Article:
A rental roll, dated 1575, provides a unique insight into life in the town at the time. It listed the names of the tenants in 'the High Street', 'tenements within the Fort' and the Irish Street without the Fort'. These three distinct areas also appear in a map of the same time, along with a fake drawing of the castle.
During the Williamite War, the forces of King James II set fire to the town in 1689, while retreating from William.
The town was rebuilt shortly afterwards, and its fortunes changed dramatically. A further period of economic prosperity, evidence of which can be seen in the many fine buildings and public places that can still be seen today.
By 1881 the population of Newry had reached 15,590.
Newry Urban District Council was unusual in that during the period from the 1920s to the 1960s it was one of only a handful of councils in Northern Ireland which had a majority of councillors from the Catholic/Nationalist community. (The others were Strabane UDC and a handful of rural district councils.) The reason according to Michael Farrell was that this community formed such a large majority in the town, around 80% of the population, that it was impossible to gerrymander. Also an oddity was that for a time it was controlled by the Irish Labour Party, after the left wing of the Northern Ireland Labour Party defected to them in the 1940s.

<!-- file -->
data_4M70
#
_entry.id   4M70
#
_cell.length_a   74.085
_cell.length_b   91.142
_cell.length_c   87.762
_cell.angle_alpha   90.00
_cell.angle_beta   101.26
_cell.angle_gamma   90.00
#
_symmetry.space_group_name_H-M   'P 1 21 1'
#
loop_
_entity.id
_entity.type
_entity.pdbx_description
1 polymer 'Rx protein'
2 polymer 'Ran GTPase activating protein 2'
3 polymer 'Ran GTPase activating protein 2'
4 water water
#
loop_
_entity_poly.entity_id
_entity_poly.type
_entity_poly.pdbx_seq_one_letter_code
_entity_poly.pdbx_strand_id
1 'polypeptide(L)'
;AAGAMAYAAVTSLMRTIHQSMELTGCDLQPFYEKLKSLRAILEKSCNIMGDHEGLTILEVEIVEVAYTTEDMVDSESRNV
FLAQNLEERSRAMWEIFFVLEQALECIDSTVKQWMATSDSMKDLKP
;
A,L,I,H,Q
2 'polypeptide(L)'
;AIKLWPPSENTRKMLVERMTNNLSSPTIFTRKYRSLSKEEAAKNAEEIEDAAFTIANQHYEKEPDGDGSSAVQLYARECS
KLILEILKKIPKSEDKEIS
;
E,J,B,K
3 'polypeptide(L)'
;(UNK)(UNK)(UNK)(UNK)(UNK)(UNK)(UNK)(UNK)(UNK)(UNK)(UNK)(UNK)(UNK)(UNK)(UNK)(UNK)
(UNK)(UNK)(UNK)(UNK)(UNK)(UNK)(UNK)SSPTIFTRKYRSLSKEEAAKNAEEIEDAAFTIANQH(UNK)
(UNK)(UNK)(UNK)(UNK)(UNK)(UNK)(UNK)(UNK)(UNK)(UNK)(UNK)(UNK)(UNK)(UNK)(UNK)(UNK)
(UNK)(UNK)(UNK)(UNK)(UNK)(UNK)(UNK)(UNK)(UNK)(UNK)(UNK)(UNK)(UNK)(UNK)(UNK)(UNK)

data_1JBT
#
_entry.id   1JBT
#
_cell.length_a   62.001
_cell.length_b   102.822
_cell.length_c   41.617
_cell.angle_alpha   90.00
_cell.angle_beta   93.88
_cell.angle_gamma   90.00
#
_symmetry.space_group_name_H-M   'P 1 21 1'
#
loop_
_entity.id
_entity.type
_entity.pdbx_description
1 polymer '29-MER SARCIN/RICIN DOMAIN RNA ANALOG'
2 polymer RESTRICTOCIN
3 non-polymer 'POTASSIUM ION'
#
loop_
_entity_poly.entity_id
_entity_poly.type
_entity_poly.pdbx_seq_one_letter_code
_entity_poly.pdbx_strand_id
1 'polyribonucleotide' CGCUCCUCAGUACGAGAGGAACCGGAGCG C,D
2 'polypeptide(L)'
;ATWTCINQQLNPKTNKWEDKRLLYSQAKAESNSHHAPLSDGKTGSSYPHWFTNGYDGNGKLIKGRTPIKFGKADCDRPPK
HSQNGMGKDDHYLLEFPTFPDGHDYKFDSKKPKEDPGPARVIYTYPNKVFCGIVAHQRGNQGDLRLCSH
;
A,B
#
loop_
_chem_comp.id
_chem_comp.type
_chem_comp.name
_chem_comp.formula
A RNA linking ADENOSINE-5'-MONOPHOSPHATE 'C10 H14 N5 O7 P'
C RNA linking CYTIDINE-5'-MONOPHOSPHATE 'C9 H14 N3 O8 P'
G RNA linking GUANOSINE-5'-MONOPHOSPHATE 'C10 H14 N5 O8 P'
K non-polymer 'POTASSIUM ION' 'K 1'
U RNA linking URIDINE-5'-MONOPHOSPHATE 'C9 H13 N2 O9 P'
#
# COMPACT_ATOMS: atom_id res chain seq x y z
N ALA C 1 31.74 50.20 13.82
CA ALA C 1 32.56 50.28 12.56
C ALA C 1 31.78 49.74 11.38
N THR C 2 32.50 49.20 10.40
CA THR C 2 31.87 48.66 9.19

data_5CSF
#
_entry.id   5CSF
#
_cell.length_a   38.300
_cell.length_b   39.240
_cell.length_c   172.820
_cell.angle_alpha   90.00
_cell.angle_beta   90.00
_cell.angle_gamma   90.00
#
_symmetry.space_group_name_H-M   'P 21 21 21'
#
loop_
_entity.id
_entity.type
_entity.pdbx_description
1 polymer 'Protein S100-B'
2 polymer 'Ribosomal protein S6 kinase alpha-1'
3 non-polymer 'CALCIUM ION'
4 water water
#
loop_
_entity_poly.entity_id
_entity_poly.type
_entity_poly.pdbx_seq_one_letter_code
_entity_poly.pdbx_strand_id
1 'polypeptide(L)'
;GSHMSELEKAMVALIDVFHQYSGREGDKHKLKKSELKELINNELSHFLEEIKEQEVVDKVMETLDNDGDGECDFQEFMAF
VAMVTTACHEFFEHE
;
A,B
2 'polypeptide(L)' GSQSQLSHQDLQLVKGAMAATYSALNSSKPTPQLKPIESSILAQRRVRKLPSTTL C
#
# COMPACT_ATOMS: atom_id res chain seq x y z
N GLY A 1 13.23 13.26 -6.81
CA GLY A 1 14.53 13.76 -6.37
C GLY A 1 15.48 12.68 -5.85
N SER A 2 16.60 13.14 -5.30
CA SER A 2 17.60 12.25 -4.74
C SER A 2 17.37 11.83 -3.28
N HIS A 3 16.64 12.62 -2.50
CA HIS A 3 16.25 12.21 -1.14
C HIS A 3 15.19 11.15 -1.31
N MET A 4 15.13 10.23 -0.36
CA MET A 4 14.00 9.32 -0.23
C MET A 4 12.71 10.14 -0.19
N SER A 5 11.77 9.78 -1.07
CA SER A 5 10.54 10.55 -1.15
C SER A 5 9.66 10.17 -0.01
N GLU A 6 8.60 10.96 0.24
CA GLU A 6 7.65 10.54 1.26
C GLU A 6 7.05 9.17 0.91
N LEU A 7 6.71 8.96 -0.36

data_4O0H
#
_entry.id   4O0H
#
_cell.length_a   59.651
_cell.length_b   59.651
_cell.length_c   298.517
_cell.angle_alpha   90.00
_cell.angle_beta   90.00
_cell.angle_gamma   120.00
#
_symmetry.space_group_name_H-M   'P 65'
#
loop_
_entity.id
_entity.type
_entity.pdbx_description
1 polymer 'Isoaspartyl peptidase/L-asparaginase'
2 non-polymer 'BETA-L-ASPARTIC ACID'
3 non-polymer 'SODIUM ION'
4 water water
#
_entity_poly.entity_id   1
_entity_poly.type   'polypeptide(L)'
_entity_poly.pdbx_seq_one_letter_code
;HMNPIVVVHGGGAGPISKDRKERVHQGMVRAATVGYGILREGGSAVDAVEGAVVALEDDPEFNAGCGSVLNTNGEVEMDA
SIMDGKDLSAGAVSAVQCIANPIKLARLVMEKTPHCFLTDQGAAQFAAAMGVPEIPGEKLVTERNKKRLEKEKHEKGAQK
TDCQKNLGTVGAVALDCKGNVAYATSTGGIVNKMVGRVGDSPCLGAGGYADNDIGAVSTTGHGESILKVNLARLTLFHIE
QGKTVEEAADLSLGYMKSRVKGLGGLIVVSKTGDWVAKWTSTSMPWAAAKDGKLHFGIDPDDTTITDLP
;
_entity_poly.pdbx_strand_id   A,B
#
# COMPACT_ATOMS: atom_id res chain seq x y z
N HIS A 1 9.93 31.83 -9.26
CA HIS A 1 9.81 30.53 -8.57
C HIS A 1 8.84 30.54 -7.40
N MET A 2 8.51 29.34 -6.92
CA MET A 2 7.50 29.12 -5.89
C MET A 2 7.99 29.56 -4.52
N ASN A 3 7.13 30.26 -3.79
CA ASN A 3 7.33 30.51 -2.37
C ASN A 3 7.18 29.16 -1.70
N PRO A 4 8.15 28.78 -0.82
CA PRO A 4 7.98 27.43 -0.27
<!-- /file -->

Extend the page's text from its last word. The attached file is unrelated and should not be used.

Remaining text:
Association football (soccer)
Newry City F.C. play at the Showgrounds in the city.
The Down GAA team plays at Páirc Esler in the city
Newry Bosco GFC
Newry Shamrocks GAC
John Mitchel GFC
Thomas Davis GFC, Corinshego
St. Monnina GFC, Killeavy
Newry RFC(also known as Newry Rugby Club, Newry RFU or Newry) is an Irish amateur rugby union club, founded in 1925. The club is a member of the Irish Rugby Football Union's Ulster branch. The club currently fields three senior teams and several junior teams ranging from under-12 to under-18 and a women's team for the first time in 2010-2011 season. The club's home ground is known as Telford Park. The team currently has two playing fields located at this ground along with the clubhouse on the outskirts of Newry.
Newry Olympic HC is a field hockey team located at the north of the city. The men's first XI currently play in the ONE1918 Senior 1 league.